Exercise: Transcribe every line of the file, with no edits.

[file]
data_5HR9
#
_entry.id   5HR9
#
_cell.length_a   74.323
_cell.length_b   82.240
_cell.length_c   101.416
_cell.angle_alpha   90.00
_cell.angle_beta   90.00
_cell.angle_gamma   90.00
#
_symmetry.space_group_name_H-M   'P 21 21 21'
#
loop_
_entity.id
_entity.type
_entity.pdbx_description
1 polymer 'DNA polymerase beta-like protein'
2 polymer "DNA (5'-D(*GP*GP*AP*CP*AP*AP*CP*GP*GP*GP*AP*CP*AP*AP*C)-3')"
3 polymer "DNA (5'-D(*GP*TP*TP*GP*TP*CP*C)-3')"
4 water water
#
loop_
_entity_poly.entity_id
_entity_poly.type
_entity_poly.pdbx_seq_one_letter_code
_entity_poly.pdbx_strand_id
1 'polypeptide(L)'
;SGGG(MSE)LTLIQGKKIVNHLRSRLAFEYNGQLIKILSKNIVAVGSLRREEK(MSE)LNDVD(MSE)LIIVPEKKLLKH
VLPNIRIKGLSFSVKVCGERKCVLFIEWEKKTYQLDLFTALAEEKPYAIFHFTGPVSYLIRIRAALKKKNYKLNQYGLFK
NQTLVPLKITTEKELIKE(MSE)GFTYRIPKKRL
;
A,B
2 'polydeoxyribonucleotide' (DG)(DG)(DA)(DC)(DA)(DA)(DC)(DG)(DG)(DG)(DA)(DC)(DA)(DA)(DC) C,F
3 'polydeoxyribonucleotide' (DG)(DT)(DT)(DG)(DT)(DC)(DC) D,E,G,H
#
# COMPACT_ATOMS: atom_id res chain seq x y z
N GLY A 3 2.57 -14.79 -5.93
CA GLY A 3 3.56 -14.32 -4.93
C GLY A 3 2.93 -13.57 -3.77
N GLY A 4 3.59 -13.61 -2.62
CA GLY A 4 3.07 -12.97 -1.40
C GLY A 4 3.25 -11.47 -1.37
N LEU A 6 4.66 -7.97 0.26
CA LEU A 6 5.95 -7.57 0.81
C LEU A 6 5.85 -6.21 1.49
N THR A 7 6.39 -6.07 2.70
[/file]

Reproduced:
data_5HR9
#
_entry.id   5HR9
#
_cell.length_a   74.323
_cell.length_b   82.240
_cell.length_c   101.416
_cell.angle_alpha   90.00
_cell.angle_beta   90.00
_cell.angle_gamma   90.00
#
_symmetry.space_group_name_H-M   'P 21 21 21'
#
loop_
_entity.id
_entity.type
_entity.pdbx_description
1 polymer 'DNA polymerase beta-like protein'
2 polymer "DNA (5'-D(*GP*GP*AP*CP*AP*AP*CP*GP*GP*GP*AP*CP*AP*AP*C)-3')"
3 polymer "DNA (5'-D(*GP*TP*TP*GP*TP*CP*C)-3')"
4 water water
#
loop_
_entity_poly.entity_id
_entity_poly.type
_entity_poly.pdbx_seq_one_letter_code
_entity_poly.pdbx_strand_id
1 'polypeptide(L)'
;SGGG(MSE)LTLIQGKKIVNHLRSRLAFEYNGQLIKILSKNIVAVGSLRREEK(MSE)LNDVD(MSE)LIIVPEKKLLKH
VLPNIRIKGLSFSVKVCGERKCVLFIEWEKKTYQLDLFTALAEEKPYAIFHFTGPVSYLIRIRAALKKKNYKLNQYGLFK
NQTLVPLKITTEKELIKE(MSE)GFTYRIPKKRL
;
A,B
2 'polydeoxyribonucleotide' (DG)(DG)(DA)(DC)(DA)(DA)(DC)(DG)(DG)(DG)(DA)(DC)(DA)(DA)(DC) C,F
3 'polydeoxyribonucleotide' (DG)(DT)(DT)(DG)(DT)(DC)(DC) D,E,G,H
#
# COMPACT_ATOMS: atom_id res chain seq x y z
N GLY A 3 2.57 -14.79 -5.93
CA GLY A 3 3.56 -14.32 -4.93
C GLY A 3 2.93 -13.57 -3.77
N GLY A 4 3.59 -13.61 -2.62
CA GLY A 4 3.07 -12.97 -1.40
C GLY A 4 3.25 -11.47 -1.37
N LEU A 6 4.66 -7.97 0.26
CA LEU A 6 5.95 -7.57 0.81
C LEU A 6 5.85 -6.21 1.49
N THR A 7 6.39 -6.07 2.70